I believe that Stoner was a great engineer and if he were to see what the current crop of changes made to his design he would be amazed.
DI vrs GP is an argument that will never be settled here. The world's armed forces are primarily armed with some sort of GP rifles and seem to be holding up rather well. Examples; AK, FAL, FNC, ARX160, SAR21, K2 and the list goes on.
I believe the Iranians are fielding a DI weapon though. (KH2002)
I have nothing against the DI system at all. I own a few.
My experience has shown me that a GP AR will be less finicky about what ammo it likes. YMMV.
Can the original AR design be altered to GP and still be a better rifle? I think so.

xfilterx
05-20-2011, 10:42 AM
Examples; AK, FAL, FNC, ARX160, SAR21, K2

SA80, G36...

bwiese
05-20-2011, 11:51 AM
Bill, can you elaborate on what you mean here? The 2007 Army Dust Tests would prove otherwise if I'm reading in to what you're saying accurately.

There are all sorts of tests out there. And companies need to sell something new into the market.

The AR15/M16 platform came in far ahead in actual performance ahead of a nominally reliable FAL/G1 rifle (piston rifle which included sand cuts) in 1st Desert Storm.

99.9% of individuals and soldiers are well-served by the AR15/M16/M4 platform. Certain behaviors of certain warriors running their guns in full auto to red-barrel-overheat may be improved by a piston system and barrel changes.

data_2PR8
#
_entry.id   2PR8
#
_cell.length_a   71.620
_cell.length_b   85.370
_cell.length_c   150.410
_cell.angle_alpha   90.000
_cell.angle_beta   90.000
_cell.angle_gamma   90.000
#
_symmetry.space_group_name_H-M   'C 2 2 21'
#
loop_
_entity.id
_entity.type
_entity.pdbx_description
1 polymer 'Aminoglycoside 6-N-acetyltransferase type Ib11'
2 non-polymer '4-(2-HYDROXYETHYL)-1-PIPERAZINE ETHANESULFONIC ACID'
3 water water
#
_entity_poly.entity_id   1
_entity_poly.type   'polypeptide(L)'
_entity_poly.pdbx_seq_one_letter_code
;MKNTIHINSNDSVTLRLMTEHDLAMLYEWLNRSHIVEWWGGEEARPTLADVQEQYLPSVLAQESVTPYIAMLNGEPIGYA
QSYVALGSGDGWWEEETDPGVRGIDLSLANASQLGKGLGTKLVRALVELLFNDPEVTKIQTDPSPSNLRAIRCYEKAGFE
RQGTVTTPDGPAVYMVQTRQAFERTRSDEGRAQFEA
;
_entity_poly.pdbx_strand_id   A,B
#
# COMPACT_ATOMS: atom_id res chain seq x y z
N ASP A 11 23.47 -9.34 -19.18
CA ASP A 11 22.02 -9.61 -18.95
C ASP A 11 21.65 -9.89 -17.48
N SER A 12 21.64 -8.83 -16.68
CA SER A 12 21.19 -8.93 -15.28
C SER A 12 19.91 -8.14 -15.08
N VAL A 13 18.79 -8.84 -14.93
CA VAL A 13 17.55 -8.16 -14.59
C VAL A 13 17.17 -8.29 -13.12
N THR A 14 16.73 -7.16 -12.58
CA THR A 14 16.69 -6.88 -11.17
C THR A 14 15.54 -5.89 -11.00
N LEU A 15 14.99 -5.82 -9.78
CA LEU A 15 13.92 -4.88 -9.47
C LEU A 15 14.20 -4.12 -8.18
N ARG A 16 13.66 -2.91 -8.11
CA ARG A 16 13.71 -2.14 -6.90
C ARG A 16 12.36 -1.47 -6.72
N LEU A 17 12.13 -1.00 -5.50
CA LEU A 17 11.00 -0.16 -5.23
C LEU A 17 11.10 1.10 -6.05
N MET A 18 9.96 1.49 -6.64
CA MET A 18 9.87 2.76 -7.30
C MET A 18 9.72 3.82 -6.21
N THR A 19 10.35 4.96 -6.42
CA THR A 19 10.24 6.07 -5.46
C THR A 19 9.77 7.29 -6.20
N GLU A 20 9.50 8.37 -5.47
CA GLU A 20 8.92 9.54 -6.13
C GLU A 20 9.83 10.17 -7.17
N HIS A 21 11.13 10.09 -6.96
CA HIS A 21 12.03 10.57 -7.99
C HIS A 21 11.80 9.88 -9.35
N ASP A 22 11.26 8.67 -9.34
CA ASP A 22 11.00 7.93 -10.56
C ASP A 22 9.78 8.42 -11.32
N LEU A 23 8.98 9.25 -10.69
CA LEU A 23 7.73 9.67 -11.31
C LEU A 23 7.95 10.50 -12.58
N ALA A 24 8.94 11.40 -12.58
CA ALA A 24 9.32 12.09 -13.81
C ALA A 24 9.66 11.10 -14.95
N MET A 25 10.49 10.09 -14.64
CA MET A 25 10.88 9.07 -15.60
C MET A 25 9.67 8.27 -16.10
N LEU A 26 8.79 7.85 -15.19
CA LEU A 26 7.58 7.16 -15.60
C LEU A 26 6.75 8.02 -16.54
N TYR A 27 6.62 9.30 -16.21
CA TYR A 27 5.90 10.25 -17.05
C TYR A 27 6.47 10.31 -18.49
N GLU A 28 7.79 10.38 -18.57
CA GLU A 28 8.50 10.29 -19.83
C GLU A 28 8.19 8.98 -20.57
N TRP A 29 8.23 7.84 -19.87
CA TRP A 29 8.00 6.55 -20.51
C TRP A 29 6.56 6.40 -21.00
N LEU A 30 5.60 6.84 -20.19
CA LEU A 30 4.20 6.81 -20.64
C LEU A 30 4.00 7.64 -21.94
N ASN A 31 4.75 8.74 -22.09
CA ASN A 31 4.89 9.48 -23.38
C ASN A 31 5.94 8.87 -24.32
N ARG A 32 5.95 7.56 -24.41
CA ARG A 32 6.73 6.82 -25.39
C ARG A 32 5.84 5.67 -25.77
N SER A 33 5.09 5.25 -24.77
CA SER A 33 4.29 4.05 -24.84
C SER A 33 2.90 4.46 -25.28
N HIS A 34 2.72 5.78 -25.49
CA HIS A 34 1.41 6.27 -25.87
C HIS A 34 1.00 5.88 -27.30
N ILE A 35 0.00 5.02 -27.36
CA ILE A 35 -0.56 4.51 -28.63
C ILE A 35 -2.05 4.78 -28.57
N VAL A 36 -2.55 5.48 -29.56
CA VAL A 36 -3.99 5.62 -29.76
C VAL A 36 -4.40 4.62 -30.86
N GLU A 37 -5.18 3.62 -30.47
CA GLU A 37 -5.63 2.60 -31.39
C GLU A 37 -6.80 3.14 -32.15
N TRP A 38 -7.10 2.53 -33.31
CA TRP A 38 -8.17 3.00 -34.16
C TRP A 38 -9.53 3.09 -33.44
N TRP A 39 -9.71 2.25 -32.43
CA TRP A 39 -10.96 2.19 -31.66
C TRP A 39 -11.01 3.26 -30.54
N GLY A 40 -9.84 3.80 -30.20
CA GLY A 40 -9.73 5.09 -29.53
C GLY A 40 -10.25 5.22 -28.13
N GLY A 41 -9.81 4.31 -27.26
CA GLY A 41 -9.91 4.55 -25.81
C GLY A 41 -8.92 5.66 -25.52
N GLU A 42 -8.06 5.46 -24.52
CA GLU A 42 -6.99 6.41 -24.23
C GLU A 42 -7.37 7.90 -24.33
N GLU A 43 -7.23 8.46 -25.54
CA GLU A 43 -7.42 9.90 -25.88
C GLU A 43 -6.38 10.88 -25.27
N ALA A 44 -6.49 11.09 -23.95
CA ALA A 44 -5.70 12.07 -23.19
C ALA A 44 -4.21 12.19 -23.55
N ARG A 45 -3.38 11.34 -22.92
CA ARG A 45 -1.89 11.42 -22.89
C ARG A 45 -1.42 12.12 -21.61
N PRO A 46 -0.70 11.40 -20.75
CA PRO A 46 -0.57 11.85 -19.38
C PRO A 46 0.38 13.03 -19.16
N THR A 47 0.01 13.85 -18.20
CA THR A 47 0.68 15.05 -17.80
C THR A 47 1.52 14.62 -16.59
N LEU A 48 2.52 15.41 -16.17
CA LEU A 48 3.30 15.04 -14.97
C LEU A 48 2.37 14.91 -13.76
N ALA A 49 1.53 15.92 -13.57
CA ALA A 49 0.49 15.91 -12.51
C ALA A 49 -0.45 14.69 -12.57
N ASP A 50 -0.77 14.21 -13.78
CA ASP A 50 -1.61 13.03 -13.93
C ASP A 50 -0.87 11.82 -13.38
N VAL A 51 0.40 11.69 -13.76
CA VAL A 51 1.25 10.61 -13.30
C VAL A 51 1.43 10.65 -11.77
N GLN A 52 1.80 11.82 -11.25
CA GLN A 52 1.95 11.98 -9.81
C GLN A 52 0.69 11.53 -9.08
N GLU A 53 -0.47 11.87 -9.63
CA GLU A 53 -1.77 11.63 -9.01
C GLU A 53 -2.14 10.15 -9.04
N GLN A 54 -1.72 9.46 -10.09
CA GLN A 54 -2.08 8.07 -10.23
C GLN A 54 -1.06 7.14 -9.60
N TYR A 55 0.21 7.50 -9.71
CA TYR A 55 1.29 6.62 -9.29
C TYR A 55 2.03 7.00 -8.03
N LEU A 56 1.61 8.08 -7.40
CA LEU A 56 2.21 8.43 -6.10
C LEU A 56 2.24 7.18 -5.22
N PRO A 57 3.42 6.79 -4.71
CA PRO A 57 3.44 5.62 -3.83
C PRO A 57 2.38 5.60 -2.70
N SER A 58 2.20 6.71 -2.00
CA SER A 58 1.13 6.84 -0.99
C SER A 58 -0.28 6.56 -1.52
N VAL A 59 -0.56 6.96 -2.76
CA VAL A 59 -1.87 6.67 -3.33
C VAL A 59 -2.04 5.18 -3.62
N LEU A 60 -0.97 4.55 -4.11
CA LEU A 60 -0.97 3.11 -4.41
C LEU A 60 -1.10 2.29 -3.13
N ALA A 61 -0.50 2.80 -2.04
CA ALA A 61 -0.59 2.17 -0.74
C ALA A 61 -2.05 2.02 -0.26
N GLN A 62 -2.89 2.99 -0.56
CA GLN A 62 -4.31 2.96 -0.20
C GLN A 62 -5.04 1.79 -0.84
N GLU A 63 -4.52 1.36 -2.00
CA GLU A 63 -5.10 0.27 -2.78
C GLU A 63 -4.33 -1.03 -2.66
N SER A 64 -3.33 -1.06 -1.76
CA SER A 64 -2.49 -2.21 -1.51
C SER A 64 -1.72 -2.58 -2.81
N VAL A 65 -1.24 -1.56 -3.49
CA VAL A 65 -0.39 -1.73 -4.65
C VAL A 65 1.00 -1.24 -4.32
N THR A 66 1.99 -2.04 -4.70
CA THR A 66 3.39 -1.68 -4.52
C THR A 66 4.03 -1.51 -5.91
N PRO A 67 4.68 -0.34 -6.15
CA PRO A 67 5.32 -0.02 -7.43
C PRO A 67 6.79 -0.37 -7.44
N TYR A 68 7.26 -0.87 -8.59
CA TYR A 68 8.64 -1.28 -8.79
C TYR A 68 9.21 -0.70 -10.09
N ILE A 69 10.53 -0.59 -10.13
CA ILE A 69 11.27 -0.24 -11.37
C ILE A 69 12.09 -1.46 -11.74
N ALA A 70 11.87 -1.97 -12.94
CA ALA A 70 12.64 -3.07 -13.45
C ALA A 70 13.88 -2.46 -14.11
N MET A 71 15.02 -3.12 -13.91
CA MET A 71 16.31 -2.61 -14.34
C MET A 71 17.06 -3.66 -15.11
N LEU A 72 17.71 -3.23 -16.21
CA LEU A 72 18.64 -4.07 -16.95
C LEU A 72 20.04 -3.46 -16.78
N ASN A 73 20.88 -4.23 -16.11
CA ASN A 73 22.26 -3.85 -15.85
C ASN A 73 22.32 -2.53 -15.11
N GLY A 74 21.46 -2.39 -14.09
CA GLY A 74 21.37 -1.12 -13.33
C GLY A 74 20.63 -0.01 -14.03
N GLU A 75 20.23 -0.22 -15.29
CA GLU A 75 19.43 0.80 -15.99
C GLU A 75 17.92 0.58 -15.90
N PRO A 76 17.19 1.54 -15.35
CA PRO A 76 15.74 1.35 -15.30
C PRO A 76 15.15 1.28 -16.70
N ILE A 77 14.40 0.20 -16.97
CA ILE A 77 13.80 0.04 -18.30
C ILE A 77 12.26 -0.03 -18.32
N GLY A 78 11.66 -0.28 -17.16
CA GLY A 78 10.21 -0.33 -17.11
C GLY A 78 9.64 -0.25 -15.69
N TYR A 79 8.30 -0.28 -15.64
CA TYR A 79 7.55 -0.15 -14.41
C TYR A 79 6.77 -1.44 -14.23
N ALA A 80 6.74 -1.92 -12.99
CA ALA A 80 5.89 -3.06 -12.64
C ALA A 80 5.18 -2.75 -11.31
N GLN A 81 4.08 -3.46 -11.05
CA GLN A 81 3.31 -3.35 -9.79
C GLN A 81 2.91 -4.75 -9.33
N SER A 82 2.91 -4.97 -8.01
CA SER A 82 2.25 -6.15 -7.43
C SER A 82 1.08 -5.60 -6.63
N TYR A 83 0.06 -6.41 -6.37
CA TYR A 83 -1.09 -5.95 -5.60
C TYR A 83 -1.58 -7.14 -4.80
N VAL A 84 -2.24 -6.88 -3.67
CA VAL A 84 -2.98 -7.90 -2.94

Most people do not realize going from DI to piston design actually adds more parts that can wear or fail and can stack reliability issues.

There is actually much more risk-to-failure in small volume design changes from small mfgrs than using standard production parts and design and minor incremental improvements that have stood the test of time (40+ yrs)

99% of individuals here do not need any of the limited/perceived advantages of piston designs. And if you wanna buy a gun because you like its fit, 'cool factor' or the way it looks, fine - be honest with yourself that you like it for that reason. If you just want a 100% reliable rifle/carbine, stick to an AR from a top -end manufacturer with a chromed barrel and quality USGI-derived parts.

I'm already hearing people returning/reselling their new piston rifles because they run some match ammo thru them and they are unhappy to find out they're not as accurate as a stock D.I. gas system rifle (due to various issues incl. the moving parts moving about while the bullet is in the barrel)

bwiese
05-20-2011, 12:07 PM
Correct me if I appear to be wrong.
Olympic Arms made the first gas piston pistol years ago and they still make it.
They are still in business and you can get parts? Yes.

Many folks are not fans of Oly Arms and consider them 'lower tier'. They've had some unique designs, but over the past 15 years I've had to help debug a lot of Oly Arms guns at the range. Some issues were user error (poor lube) but others weren't.

Making notes of AR platform reliability by using 3rd tier guns or 'parts guns' is invalid.